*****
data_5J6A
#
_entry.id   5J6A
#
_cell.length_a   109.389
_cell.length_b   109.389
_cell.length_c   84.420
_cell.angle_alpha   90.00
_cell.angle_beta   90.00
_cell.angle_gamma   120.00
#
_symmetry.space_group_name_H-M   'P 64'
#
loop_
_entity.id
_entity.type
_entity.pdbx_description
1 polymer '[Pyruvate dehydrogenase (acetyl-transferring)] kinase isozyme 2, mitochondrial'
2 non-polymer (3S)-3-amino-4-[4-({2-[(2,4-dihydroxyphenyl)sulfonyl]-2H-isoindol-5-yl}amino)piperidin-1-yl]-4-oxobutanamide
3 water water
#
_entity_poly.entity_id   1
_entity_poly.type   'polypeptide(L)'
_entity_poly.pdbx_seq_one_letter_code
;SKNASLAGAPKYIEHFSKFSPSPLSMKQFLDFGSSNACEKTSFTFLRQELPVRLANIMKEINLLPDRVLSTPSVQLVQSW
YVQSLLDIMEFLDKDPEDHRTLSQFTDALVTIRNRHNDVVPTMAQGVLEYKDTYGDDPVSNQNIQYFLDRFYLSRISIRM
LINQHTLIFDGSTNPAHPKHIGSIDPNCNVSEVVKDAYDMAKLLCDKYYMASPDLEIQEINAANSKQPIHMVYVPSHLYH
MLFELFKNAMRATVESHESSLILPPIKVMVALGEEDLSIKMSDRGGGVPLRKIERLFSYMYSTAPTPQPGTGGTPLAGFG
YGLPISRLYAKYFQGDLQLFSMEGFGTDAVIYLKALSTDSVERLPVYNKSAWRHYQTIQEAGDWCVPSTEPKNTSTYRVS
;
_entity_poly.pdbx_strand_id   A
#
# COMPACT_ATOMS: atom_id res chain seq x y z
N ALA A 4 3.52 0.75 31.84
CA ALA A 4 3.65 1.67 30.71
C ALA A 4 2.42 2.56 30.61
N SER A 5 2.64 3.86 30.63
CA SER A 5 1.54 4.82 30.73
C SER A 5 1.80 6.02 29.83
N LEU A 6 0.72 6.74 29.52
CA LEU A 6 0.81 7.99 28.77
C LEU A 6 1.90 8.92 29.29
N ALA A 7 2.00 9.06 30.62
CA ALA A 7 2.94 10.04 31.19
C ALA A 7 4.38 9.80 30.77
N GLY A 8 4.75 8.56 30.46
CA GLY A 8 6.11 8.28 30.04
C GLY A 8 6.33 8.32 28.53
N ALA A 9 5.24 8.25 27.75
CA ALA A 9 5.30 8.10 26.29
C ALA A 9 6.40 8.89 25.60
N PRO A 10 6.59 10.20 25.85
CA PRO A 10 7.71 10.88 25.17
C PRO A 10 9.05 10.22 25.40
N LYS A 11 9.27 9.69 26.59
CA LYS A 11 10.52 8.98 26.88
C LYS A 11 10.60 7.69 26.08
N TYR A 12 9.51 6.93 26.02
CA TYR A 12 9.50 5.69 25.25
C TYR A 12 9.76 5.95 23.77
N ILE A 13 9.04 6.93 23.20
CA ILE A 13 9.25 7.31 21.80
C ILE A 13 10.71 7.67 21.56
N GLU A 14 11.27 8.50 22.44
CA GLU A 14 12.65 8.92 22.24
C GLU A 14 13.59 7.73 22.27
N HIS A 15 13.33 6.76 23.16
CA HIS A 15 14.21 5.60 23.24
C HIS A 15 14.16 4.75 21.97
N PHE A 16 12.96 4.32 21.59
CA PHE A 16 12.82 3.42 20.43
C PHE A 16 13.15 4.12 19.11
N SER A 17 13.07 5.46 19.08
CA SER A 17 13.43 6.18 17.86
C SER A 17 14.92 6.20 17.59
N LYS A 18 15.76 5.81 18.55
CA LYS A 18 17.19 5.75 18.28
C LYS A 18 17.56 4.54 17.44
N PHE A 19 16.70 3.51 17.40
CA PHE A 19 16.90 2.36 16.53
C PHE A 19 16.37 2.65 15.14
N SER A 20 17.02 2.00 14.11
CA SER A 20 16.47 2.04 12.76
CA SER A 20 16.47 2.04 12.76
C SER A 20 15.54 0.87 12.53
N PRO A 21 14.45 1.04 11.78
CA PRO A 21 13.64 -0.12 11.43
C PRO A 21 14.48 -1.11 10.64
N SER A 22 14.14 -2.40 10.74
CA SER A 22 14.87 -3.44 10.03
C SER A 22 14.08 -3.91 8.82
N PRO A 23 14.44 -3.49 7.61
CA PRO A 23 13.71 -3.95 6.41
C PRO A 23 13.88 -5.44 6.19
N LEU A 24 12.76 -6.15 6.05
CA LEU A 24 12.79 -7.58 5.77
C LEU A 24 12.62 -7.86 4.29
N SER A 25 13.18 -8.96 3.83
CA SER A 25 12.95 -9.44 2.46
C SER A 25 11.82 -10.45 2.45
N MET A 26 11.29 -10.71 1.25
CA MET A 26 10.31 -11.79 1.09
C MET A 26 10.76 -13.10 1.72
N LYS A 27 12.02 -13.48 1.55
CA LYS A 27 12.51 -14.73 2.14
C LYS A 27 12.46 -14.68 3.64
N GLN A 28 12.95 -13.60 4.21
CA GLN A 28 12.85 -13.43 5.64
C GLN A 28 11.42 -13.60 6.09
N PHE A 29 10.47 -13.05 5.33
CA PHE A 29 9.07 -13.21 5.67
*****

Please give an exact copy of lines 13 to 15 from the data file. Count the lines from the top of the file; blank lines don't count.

#
loop_
_entity.id